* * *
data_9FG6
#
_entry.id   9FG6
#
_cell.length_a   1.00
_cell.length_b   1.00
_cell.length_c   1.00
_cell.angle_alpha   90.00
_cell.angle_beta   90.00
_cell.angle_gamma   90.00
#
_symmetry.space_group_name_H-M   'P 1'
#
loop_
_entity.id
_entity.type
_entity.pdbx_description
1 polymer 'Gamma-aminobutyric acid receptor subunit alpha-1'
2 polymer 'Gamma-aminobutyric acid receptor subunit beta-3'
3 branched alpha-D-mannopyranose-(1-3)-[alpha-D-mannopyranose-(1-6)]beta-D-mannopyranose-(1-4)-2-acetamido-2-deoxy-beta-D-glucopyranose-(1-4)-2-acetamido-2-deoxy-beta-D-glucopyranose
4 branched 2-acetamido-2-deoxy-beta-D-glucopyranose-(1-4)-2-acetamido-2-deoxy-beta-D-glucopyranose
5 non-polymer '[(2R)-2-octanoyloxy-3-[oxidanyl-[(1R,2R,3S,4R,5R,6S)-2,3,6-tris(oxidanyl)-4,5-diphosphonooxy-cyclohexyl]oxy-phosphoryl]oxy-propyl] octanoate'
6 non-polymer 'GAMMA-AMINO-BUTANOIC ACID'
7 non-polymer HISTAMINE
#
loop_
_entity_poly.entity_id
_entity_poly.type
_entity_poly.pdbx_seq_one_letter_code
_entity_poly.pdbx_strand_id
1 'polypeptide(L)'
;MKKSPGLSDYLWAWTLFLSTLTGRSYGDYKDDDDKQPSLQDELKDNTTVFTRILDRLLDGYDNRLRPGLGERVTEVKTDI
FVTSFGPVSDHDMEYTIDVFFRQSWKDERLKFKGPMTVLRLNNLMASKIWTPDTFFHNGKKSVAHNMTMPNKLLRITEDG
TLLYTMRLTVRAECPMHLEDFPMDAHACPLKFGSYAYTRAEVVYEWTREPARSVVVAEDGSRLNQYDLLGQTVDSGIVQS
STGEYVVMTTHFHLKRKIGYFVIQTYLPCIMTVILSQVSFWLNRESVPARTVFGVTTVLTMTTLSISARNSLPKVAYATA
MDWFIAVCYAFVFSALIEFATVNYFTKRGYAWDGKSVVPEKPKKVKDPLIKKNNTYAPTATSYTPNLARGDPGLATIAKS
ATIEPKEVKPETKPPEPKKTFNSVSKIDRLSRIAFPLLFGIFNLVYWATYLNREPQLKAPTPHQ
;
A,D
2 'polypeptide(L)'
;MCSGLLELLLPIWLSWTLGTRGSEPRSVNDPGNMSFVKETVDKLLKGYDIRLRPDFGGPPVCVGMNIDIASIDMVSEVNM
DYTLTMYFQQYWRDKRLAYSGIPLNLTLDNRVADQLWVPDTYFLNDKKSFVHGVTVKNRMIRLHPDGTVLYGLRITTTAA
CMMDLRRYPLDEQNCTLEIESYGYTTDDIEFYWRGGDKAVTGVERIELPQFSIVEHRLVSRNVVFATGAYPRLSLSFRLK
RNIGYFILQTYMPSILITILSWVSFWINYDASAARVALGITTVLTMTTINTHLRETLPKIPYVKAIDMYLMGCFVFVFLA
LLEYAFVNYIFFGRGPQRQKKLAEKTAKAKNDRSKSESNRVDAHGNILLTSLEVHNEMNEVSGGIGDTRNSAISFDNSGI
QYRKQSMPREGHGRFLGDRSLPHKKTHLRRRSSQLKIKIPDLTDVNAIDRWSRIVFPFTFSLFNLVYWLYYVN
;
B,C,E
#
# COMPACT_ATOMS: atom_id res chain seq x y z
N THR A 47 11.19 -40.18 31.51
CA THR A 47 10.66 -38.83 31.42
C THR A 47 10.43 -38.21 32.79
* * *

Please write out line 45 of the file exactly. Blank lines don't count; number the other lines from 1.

LLEYAFVNYIFFGRGPQRQKKLAEKTAKAKNDRSKSESNRVDAHGNILLTSLEVHNEMNEVSGGIGDTRNSAISFDNSGI